ON behalf of those senior citizens who simply can’t afford to heat their homes in order to stay warm this winter, I’ve been trying to find out who is taking responsibility for the issue of ‘fuel poverty’ after it emerged that 24,300 vulnerable pensioners and others died prematurely from hypothermia and related conditions last winter.
Theresa May and 10 Downing Street? No. After a pause, the switchboard operator said it was probably an issue for the Department of Health. Fair enough until Jeremy Hunt’s office suggested the Department for Business, Energy and Industry Strategy who, in turn, said it was an issue for the Department for Communities and Local Government or that the Treasury might help.
Really? When the phone is finally answered at the DCLG, I’m advised to call back Mr Hunt’s ministry – “it’s definitely them” – while the Treasury suggested I telephone my local town hall who said it would be an issue for the housing provider. And so it went on...
I could have saved myself a lot of heartache – and time – by declaring at the outset that I was a member of the Press who wanted details on what a Government ‘for all, and not the privileged few’, was doing to help the most vulnerable.
Yet I also wanted to see how these supposed great offices responded to such inquiries from the public because it would be a more accurate barometer of whether anyone in authority was showing any leadership or responsibility on a basic issue of compassion and humanity. I was, frankly, shocked by the indifference – does anyone actually care that people will shiver to death in the coming weeks?
This is not Victorian Britain or the post-war years when families had to scrape ice off the inside of window frames during the harshest winter. This is the fifth-largest economy in the world at the dawn of the 21st century and yet there are families who will have to sacrifice a hot meal if it means keeping warm.
It’s easy for younger people to be slightly blasé about heating costs. They can wear an extra pullover or control the temperature inside their home with a mobile phone app in order to minimise usage. This is cold comfort to the housebound and immobile living on the breadline, they really do sit, suffer and shiver.
There are also knock-on consequences for the NHS. If more elderly people are hospitalised with bronchial infections and the like, this means fewer hospital beds available for day admissions. And this is before council-run social care services are placed under greater strain.
I’m sure Commons leader David Lidington was totally sincere when he responded to the latest evidence by telling MPs: “I need to point out that, partly due to the NHS’s extensive preparation... excess winter mortality last winter was down on the previous year.”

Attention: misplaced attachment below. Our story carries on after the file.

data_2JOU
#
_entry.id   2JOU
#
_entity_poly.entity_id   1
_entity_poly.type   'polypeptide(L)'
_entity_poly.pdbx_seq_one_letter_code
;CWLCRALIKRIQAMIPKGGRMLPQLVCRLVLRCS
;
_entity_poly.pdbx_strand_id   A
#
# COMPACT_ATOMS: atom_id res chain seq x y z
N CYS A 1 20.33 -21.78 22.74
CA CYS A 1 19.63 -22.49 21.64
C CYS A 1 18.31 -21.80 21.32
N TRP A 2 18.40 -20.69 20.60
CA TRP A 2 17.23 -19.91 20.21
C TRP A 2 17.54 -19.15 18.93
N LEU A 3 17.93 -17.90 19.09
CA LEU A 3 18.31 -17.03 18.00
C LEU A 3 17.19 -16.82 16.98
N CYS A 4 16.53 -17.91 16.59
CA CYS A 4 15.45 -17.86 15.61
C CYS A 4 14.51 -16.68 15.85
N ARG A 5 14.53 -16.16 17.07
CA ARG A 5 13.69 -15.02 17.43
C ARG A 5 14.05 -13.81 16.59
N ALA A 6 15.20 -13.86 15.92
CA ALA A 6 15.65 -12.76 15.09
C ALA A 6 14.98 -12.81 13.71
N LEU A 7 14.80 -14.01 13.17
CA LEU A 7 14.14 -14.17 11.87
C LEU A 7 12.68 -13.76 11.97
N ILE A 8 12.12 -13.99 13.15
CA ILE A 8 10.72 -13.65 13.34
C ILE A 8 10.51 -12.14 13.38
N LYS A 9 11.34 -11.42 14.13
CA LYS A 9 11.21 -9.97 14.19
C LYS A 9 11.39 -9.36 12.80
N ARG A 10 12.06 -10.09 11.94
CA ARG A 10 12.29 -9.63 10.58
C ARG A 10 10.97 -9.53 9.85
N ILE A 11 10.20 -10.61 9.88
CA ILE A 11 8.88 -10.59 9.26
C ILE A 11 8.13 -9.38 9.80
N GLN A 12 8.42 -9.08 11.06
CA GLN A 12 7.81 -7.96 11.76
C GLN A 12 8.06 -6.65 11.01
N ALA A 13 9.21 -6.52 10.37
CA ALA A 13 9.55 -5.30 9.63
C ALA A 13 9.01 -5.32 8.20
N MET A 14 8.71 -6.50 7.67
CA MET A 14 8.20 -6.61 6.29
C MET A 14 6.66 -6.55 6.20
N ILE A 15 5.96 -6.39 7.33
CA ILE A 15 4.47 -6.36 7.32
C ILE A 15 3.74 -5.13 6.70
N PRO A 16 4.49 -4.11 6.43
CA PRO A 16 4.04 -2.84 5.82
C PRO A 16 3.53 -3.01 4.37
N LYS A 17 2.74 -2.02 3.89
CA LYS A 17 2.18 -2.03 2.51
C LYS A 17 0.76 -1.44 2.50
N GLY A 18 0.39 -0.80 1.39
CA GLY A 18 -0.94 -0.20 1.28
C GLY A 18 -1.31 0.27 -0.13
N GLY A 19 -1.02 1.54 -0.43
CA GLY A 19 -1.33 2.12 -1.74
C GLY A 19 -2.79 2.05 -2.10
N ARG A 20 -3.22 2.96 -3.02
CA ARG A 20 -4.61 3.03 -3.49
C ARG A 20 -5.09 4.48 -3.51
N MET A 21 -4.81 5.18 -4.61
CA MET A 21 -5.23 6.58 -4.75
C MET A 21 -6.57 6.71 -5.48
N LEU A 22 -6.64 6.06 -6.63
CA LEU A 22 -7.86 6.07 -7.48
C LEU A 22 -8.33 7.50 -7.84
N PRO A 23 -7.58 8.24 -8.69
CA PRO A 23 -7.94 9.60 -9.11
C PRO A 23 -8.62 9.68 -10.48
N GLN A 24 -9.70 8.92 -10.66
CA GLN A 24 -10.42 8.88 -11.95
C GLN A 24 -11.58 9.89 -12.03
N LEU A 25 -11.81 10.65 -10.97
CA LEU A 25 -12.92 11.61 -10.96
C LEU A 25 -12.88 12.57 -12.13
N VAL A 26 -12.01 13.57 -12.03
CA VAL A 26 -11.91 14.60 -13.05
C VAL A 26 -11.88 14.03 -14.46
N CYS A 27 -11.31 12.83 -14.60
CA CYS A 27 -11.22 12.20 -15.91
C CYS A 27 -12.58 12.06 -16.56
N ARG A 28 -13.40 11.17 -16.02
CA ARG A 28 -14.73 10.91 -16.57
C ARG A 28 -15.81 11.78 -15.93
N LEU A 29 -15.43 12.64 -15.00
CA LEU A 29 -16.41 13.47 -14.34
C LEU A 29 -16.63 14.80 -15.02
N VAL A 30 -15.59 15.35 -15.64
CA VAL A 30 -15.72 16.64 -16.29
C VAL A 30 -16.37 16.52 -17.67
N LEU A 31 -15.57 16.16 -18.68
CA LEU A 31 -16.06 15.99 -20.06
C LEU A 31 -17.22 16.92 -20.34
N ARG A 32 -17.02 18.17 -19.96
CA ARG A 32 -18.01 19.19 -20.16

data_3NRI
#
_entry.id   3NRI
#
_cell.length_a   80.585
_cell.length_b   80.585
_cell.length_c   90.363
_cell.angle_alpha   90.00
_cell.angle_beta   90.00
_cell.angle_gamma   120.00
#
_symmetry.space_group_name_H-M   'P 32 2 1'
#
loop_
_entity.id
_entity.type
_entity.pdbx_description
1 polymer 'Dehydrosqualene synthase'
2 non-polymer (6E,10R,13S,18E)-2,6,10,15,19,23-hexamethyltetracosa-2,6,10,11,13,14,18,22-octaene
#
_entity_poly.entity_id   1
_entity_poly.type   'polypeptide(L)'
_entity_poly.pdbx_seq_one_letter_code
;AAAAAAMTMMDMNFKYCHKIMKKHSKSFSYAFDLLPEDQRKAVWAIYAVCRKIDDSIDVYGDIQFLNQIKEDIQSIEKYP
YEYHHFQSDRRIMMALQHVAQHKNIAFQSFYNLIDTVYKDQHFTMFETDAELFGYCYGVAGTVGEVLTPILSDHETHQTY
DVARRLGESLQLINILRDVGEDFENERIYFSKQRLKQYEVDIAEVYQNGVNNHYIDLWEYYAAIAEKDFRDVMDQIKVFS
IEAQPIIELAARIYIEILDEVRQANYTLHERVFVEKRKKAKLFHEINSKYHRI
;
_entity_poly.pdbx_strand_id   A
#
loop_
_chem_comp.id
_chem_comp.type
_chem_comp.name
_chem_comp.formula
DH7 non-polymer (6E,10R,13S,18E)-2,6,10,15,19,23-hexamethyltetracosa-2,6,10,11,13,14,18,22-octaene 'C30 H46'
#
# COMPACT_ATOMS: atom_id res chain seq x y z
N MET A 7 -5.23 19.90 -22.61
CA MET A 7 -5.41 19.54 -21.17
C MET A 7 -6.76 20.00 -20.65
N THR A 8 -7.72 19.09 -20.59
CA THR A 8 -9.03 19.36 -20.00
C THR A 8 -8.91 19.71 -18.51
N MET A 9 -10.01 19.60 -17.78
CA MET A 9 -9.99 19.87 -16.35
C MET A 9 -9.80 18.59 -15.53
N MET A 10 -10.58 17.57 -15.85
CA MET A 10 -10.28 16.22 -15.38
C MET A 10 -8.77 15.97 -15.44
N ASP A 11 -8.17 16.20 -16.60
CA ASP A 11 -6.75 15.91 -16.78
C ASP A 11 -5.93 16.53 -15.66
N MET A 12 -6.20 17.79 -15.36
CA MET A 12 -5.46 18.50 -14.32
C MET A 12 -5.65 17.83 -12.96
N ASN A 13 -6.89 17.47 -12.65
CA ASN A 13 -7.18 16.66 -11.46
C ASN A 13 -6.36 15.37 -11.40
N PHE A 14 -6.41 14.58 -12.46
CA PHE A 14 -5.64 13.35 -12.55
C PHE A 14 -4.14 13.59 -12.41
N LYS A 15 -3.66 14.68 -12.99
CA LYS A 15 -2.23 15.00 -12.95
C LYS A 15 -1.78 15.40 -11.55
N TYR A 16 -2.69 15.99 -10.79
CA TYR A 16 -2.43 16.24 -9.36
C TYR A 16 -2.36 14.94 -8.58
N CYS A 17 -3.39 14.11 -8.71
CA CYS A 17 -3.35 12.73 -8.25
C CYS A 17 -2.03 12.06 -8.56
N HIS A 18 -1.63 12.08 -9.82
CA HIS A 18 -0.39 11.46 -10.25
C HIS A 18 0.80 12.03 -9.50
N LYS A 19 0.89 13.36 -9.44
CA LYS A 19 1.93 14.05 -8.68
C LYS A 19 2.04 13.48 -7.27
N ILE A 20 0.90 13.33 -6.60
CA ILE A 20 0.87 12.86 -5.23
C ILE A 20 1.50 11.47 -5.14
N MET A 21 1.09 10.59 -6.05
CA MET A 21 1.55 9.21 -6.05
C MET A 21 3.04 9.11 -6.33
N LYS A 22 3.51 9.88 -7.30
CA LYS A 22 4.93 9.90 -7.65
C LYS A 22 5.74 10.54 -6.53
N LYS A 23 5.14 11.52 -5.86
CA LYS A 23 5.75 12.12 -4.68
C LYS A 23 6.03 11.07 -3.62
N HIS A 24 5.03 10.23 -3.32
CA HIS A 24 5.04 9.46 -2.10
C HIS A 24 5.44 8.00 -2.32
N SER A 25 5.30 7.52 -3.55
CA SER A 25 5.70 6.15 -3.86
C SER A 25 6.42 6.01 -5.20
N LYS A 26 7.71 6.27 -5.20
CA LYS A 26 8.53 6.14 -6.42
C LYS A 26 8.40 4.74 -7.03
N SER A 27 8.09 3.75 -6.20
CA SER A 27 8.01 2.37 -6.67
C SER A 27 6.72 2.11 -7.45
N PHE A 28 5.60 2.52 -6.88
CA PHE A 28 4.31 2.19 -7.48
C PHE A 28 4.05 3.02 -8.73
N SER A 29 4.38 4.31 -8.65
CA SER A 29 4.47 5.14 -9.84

Citing the ‘Stay Well This Winter’ campaign launched by NHS England and Public Health England, two organisations not named by Whitehall’s powers-that-be, he said: “The NHS is very much alive to these risks, and is taking action to alert elderly people to what they can do to keep themselves warm.”
Really? According to York Outer MP Julian Sturdy 24 hours earlier, the campaign’s advice is to “heat your home to at least 18°C (65°F), if you can”. What if you can’t?A begging call to one of the privatised energy providers who continue to put profit before their social conscience? Talk about complacency.
If industry regulator Ofgem can’t hold them to account, what chance a little old lady on the end of a telephone?
Given that calls for energy providers to use their profits to prioritise the insulation of draughty homes occupied by pensioners most at risk of hypothermia have not been heeded, and given the power vacuum in cosy Ministerial offices across Whitehall which are well-insulated, I hope Mrs May is more decisive and more bold than her predecessors.
Just as respected Labour politician Frank Field was once asked by Tony Blair ‘to think the unthinkable’ on welfare reform before Labour backtracked on its good intentions, and just as Gordon Brown tried and failed to form a ‘government of all the talents’, she should accept Barnsley Central MP Dan Jarvis’s offer to investigate this issue on a similar basis.
For more than a year, he’s been holding Ministers to account and wrote a passionate piece on these pages earlier this week about his personal desire to engage “with the major energy companies, housing providers and charities to address this problem” and challenge them “to do more” to “protect our most vulnerable friends and neighbours”. He added: “If we want to save lives this winter, we need action now. And I, for one, am determined to make sure we get it.”
This is too important to be left to petty party politics or Whitehall buck-passing. According to official figures, 152,000 people have died prematurely over the past five winters because they can’t afford heating costs – that’s the population of Harrogate.
How many more deaths will it take before Theresa May picks up the phone and gives Dan Jarvis – the man who should be Labour leader – the chance to tackle, in a spirit of national unity, one of the great social scourges of these times? Unlike her colleagues, at least he will answer the call.